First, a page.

• Sharon, I kept seeing the words “self examination” come before me.  I have learned to embrace the day and not just the holiday with presents that make others happy.  Actually I am probably the rare breed that doesn’t embrace all the present giving, the hours of watching families open up theirs like my son’s in laws do.  Honesty and clarity are “areas” I dive into. I want to be honest with myself and people see me as “real.” To me normal — like at this holiday season — is taking a drive seeing others beautiful efforts of decorating the outside of their house and me taking pictures. Happy holidays Sharon.

    • Carol, as life seems to get more and more complicated all around us, isn’t it great to make ours more and more simple … and meaningful?  Here’s to living each minute … “being” rather than “doing.”

  • This ties into a talk we were having with our 6 year old last week.  His presentation on badgers didn’t go exactly as he had planned when a classmate started asking him questions, and in order to answer them, he covered his material in little spurts and out of order.

    We talked about how sometimes life goes just like you planned, and sometimes life is about rolling with what happens outside your expectations.  And how it’s always good TO plan, but not get too attached to the outcome.

    So I love what you say about our expectations around the holidays. Find your “normal” and embrace it – no matter where it takes you 🙂  

    • “…no matter where it takes you.”  Hmmmm, sounds like someone sees life as an adventure, as I do!  When things change (as indeed they will), part of “staying present” is to be honest about what’s what and do the best with it while you either accept it into your life because it’s good … or change it.

  • Sharon, this is an interesting and timely post.  We have a tradition in our family when we hang some of our ornaments.  my wife and I have been married 30 years and we take turns giving each other a special ornament each year.  Nine years ago the special ornament was Lady and the Tramp in honor of our two puppies that year, a German Shepard named Colvin, and my Doberman named Hannah.  Hannah passed away last year and Colvin this year.  As I hung that special ornament, it brought back all the memories of the year we got the ornament.  All the happiness and memories of how they acted exactly like Lady and the Tramp.  Unfortunately, it also brought back all the memories of loss that we’ve gone through in the last year and a half.  Even as I write this I find myself holding back the tears.  However, I am thankful for all the joy they brought to that special Christmas and all the ones afterwards.  May they rest in peace and they’re memories always bring thoughts of joy.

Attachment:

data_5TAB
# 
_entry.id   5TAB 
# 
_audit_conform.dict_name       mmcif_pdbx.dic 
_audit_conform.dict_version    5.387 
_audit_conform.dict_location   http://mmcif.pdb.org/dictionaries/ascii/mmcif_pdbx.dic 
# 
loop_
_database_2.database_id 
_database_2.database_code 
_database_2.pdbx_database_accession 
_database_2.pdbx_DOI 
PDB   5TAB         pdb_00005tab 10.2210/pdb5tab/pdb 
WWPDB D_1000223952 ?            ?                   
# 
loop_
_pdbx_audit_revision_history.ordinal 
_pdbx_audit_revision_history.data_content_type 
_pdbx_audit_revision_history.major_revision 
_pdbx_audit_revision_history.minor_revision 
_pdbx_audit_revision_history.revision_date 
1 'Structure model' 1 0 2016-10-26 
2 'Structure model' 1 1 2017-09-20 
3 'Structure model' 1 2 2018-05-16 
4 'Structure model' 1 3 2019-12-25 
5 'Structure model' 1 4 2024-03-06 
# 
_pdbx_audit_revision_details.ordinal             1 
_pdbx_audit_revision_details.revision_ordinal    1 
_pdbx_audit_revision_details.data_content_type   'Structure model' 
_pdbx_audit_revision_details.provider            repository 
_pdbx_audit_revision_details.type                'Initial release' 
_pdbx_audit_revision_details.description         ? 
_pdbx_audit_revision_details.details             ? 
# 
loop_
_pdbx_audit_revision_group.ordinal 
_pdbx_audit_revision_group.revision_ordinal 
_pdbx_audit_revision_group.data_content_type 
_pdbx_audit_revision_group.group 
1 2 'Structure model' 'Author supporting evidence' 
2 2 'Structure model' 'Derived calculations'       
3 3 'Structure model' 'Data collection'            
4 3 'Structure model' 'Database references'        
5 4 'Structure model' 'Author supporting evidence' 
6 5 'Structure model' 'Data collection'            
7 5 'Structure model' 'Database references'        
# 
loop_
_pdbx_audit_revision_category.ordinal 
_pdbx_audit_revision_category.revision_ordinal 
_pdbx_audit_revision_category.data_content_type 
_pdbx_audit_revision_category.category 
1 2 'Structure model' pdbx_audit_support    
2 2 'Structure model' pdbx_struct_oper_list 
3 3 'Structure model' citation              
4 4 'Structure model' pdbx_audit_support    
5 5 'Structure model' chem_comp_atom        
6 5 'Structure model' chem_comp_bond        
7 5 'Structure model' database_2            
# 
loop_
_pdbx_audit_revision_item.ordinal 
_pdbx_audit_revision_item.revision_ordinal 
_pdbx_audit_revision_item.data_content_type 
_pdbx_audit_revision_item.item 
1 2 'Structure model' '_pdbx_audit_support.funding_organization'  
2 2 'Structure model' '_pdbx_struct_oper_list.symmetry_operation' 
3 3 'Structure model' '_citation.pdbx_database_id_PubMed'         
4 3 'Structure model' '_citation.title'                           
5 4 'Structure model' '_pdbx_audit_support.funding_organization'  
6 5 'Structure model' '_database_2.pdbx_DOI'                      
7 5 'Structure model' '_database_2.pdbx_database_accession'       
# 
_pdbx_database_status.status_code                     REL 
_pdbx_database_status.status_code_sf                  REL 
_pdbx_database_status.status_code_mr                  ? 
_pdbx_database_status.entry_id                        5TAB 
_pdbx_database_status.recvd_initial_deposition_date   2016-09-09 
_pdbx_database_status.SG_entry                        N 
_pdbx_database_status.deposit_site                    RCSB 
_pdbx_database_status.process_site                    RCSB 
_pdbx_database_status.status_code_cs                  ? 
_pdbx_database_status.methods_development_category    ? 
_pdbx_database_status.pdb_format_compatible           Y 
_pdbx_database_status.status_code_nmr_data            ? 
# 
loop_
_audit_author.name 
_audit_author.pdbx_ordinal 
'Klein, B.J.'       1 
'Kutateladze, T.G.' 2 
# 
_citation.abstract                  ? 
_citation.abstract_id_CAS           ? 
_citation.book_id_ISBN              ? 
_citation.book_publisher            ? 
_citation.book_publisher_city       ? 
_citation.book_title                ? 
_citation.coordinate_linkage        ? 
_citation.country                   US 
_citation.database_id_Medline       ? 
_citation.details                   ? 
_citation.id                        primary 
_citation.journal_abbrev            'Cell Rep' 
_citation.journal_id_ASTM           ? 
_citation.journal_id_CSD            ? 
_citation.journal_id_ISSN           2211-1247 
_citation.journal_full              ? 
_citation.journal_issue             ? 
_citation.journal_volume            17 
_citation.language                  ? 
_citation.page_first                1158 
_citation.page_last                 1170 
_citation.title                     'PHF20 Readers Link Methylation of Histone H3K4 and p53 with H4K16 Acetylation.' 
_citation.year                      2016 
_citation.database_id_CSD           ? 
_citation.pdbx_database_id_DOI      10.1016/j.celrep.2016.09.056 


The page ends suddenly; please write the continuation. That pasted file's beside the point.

Anyway, this post makes me realize that even if we had not presents it really wouldn’t matter.  We have so many rich traditions that point us to the true meaning of Christmas.  Thanks for another one of your practical and thought provoking articles!

    • Robert, I honor you for allowing yourself the vulnerability of finding and feeling what makes this season so special.  Merry, merry Christmas to you and yours!

  • Bonnie Squires

    Sharon I just love this post. This year we have
    a grand daughter for Christmas and I’ve decided
    to make some crafts for me and the kids when they
    are older. Not the normal thing od going out and buying
    present but some thing that will come from my heart for
    them.

    To last year I started with our youngest son watching
    Frosty and all the old Christmas shows from when I
    was little on the computer and I’ll keep that going to.
    They grow up to fast now a days.

    Thanks Bonnie

    • Bonnie, I hope you are able to repeat all these wonderful ideas for celebrating the Christmas season with your little ones this year. Besides starting family traditions, things made with one’s hands and heart carry so much more good energy than something someone fought their way to the cash register to pay for and drag home! Warmest Christmas wishes to you and yours!

  • Terri Lind Davis